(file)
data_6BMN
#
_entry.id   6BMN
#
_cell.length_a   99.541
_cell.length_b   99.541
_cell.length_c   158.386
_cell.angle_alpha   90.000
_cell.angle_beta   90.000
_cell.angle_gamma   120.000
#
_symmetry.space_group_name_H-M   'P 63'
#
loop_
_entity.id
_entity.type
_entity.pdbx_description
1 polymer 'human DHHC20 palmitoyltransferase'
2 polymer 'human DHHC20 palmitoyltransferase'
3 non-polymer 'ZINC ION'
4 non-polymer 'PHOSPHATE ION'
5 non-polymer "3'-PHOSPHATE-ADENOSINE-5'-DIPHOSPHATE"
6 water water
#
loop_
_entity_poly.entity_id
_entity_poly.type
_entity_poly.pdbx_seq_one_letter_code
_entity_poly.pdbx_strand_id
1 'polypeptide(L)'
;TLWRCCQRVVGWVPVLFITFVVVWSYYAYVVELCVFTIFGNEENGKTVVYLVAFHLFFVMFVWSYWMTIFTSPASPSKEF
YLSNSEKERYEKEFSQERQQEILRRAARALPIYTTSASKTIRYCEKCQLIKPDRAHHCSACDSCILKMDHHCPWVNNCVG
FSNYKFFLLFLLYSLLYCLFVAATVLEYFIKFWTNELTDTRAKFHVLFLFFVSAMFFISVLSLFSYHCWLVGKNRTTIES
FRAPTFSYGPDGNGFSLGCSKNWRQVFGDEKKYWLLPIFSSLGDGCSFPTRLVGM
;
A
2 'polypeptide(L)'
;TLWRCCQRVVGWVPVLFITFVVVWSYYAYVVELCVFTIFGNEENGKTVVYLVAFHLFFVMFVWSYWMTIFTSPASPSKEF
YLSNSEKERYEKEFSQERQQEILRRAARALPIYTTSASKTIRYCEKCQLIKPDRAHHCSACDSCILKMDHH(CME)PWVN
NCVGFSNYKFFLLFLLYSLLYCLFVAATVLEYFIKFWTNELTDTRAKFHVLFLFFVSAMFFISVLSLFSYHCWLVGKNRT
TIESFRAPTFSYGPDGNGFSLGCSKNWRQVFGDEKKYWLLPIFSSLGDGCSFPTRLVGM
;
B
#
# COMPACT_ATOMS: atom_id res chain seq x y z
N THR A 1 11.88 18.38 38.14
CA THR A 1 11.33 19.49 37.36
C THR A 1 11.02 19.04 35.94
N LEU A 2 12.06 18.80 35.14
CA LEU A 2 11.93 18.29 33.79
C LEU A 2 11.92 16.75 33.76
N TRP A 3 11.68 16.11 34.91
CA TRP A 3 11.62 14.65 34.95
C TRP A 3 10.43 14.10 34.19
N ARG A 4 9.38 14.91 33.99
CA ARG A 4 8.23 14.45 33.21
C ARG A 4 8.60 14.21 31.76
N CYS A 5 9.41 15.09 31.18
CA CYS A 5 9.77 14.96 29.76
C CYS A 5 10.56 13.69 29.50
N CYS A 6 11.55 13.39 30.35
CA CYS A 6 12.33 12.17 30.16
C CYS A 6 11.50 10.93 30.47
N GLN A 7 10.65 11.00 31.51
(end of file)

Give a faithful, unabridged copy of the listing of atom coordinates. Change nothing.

data_6BMN
#
_entry.id   6BMN
#
_cell.length_a   99.541
_cell.length_b   99.541
_cell.length_c   158.386
_cell.angle_alpha   90.000
_cell.angle_beta   90.000
_cell.angle_gamma   120.000
#
_symmetry.space_group_name_H-M   'P 63'
#
loop_
_entity.id
_entity.type
_entity.pdbx_description
1 polymer 'human DHHC20 palmitoyltransferase'
2 polymer 'human DHHC20 palmitoyltransferase'
3 non-polymer 'ZINC ION'
4 non-polymer 'PHOSPHATE ION'
5 non-polymer "3'-PHOSPHATE-ADENOSINE-5'-DIPHOSPHATE"
6 water water
#
loop_
_entity_poly.entity_id
_entity_poly.type
_entity_poly.pdbx_seq_one_letter_code
_entity_poly.pdbx_strand_id
1 'polypeptide(L)'
;TLWRCCQRVVGWVPVLFITFVVVWSYYAYVVELCVFTIFGNEENGKTVVYLVAFHLFFVMFVWSYWMTIFTSPASPSKEF
YLSNSEKERYEKEFSQERQQEILRRAARALPIYTTSASKTIRYCEKCQLIKPDRAHHCSACDSCILKMDHHCPWVNNCVG
FSNYKFFLLFLLYSLLYCLFVAATVLEYFIKFWTNELTDTRAKFHVLFLFFVSAMFFISVLSLFSYHCWLVGKNRTTIES
FRAPTFSYGPDGNGFSLGCSKNWRQVFGDEKKYWLLPIFSSLGDGCSFPTRLVGM
;
A
2 'polypeptide(L)'
;TLWRCCQRVVGWVPVLFITFVVVWSYYAYVVELCVFTIFGNEENGKTVVYLVAFHLFFVMFVWSYWMTIFTSPASPSKEF
YLSNSEKERYEKEFSQERQQEILRRAARALPIYTTSASKTIRYCEKCQLIKPDRAHHCSACDSCILKMDHH(CME)PWVN
NCVGFSNYKFFLLFLLYSLLYCLFVAATVLEYFIKFWTNELTDTRAKFHVLFLFFVSAMFFISVLSLFSYHCWLVGKNRT
TIESFRAPTFSYGPDGNGFSLGCSKNWRQVFGDEKKYWLLPIFSSLGDGCSFPTRLVGM
;
B
#
# COMPACT_ATOMS: atom_id res chain seq x y z
N THR A 1 11.88 18.38 38.14
CA THR A 1 11.33 19.49 37.36
C THR A 1 11.02 19.04 35.94
N LEU A 2 12.06 18.80 35.14
CA LEU A 2 11.93 18.29 33.79
C LEU A 2 11.92 16.75 33.76
N TRP A 3 11.68 16.11 34.91
CA TRP A 3 11.62 14.65 34.95
C TRP A 3 10.43 14.10 34.19
N ARG A 4 9.38 14.91 33.99
CA ARG A 4 8.23 14.45 33.21
C ARG A 4 8.60 14.21 31.76
N CYS A 5 9.41 15.09 31.18
CA CYS A 5 9.77 14.96 29.76
C CYS A 5 10.56 13.69 29.50
N CYS A 6 11.55 13.39 30.35
CA CYS A 6 12.33 12.17 30.16
C CYS A 6 11.50 10.93 30.47
N GLN A 7 10.65 11.00 31.51